Israeli Court Imprisons Six Palestinian for Antiquity Theft

Six handed 18 months sentence for looting and irreversibly damaging archaeological site in the Judean Desert.

Shirly Seidler
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Antiquities Authority’s theft prevention unit in a cave in the Judean Desert.
Antiquities Authority’s theft prevention unit in a cave in the Judean Desert.Credit: Antiquities Authority’s theft prevention unit
Shirly Seidler

A court has sentenced six Palestinian residents of the West Bank to 18 months in prison for stealing antiquities and causing irreversible damage to an archaeological site by conducting an unauthorized dig.

The defendants, who were sentenced last Thursday, confessed as part of a plea bargain to stealing antiquities from the Cave of Skulls, which is part of the Nahal Tze’elim archaeological site in the Judean Desert. In addition to their prison terms, the Be’er Sheva Magistrate’s Court fined them 12,000 shekels ($3,100) apiece.

The cave contains antiquities from the Roman and Chalcolithic eras, including some from Jews who fled there during the Bar Kochba rebellion against the Romans in 132-136 C.E. The thieves, all from the village of Seir near Hebron, planned to sell what they stole in a public auction.

The robbery was apparently well-planned. The cave isn’t easily visible, so the thieves had to know it was there; nor is it easily accessible. The thieves reached it by climbing down an 80-meter cliff with the help of ropes. They also brought sleeping bags and enough food and water to last them several days, though they ended up staying only one night.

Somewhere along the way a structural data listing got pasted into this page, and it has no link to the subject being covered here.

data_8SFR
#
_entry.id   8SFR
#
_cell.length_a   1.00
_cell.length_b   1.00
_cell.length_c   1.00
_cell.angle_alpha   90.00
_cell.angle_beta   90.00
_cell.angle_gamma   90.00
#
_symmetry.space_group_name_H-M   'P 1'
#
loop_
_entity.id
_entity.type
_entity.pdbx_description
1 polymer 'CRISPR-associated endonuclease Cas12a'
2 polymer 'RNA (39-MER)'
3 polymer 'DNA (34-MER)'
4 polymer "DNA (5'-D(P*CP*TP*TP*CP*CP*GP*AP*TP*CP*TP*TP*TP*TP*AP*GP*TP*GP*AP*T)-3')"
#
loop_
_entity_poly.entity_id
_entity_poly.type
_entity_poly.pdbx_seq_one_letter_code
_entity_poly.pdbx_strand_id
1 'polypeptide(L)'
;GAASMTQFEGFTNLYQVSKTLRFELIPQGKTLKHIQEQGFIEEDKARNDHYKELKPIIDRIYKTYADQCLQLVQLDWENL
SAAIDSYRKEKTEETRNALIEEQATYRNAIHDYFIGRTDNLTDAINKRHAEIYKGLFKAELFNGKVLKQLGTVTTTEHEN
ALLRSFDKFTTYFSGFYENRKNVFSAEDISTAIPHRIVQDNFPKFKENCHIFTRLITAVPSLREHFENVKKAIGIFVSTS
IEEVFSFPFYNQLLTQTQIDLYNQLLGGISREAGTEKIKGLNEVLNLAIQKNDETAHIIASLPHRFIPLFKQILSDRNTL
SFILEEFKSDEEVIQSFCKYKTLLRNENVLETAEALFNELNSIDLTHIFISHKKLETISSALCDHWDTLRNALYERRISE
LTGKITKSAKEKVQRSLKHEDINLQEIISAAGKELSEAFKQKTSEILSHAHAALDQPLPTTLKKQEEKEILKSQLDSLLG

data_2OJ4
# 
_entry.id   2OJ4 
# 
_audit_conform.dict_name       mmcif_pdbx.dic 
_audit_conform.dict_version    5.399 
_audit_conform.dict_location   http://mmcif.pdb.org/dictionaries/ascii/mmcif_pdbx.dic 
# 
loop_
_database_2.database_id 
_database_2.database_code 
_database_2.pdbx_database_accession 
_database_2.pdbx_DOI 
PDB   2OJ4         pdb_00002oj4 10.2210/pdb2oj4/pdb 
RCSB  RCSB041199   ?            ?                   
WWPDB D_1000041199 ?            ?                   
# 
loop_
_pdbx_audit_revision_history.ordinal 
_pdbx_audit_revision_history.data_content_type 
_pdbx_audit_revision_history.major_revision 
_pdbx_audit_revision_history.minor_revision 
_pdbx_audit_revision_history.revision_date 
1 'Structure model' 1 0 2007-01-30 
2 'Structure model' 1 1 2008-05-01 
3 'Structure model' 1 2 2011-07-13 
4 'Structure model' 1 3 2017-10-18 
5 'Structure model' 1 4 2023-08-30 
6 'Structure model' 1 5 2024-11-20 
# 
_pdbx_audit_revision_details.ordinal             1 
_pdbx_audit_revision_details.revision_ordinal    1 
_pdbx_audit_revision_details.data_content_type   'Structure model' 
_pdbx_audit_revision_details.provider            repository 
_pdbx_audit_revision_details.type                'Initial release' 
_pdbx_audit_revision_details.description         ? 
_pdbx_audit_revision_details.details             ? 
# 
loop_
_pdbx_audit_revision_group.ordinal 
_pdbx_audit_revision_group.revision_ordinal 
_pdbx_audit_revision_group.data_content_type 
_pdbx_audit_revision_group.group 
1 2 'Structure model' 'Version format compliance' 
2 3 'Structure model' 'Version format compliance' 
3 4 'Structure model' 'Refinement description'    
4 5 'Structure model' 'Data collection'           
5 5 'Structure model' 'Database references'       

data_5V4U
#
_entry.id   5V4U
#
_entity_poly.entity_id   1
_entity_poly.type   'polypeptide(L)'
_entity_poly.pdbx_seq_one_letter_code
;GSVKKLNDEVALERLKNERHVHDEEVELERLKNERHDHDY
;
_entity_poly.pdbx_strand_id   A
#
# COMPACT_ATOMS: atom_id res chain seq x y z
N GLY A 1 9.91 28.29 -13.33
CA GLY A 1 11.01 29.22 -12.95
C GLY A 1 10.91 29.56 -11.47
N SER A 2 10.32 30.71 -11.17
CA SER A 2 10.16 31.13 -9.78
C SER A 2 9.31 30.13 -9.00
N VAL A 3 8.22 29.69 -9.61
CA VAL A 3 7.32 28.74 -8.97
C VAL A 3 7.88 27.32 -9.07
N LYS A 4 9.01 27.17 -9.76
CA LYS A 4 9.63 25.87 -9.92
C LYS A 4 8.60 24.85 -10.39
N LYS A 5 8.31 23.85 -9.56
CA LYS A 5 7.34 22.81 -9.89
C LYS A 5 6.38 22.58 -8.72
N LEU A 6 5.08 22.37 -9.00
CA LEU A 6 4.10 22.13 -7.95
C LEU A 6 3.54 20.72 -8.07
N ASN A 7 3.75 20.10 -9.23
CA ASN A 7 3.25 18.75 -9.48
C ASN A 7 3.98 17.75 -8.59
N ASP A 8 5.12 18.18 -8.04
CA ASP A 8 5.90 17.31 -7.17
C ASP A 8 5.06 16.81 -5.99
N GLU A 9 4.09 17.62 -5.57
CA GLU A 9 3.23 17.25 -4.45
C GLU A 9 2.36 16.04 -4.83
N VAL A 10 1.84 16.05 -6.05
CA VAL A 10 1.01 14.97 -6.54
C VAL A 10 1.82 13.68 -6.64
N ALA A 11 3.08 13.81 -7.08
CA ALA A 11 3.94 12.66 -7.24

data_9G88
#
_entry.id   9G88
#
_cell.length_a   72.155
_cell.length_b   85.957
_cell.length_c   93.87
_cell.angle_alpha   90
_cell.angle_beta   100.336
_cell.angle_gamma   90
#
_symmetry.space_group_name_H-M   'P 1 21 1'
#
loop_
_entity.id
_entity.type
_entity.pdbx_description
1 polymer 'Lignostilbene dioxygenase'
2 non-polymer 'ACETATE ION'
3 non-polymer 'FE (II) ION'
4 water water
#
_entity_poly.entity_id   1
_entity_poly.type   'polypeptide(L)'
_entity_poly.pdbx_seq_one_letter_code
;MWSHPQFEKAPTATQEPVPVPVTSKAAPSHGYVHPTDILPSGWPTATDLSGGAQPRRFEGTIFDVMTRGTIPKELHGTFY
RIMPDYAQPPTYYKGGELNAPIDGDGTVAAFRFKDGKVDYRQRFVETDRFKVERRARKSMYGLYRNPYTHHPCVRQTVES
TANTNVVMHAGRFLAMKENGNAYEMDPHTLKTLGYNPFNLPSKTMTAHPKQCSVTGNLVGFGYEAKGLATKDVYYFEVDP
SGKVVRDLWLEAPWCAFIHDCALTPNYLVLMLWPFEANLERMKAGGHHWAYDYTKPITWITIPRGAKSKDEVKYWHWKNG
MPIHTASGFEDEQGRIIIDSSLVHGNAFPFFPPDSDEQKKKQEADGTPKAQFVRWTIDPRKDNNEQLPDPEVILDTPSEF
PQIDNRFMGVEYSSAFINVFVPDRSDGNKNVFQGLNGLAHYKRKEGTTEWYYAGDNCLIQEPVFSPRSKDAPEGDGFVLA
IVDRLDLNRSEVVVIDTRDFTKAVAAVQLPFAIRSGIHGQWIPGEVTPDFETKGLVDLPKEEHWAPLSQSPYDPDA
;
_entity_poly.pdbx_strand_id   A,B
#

As they dug for salable antiquities, the thieves disturbed archaeological layers and shattered bits of pottery and other items that struck them as valueless. They ultimately dug a hole three meters deep.

On the second day of their unauthorized dig, inspectors from the Israel Antiquities Authority discovered them. They were arrested and held in detention until the end of their trial.

Dr. Eitan Klein, an Antiquities Authority archaeologist, told the court during the trial that documents from the time of the Bar Kochba rebellion had been found in the cave in the 1960s. He said the thieves were most likely seeking other such documents, which would be worth millions of shekels. He added that they caused irreversible damage to the site.

The defense argued that the state hadn’t conducted digs at the site in about 50 years, and thus the ancient wooden comb the defendants found would never have been discovered had it not been for them.

But Judge Ron Sulkin, who found that the defendants were an organized gang of professional antiquities thieves, wasn’t impressed by this argument. “These are crimes whose potential damage – both direct economic damage and the nonfinancial damage of harming cultural assets – was enormous,” he wrote. “In contrast, the chances of a discovery were near zero.”

Amir Ganor of the Antiquities Authority’s theft prevention unit said that “caves in the Judean Desert are where some of the most important archaeological finds have been made,” and the defendants “severely damaged one of the most important” of those caves.

There have been dozens of antiquities thefts in recent years, especially around Beit Guvrin, Tel Ashkelon and sites in the Negev.

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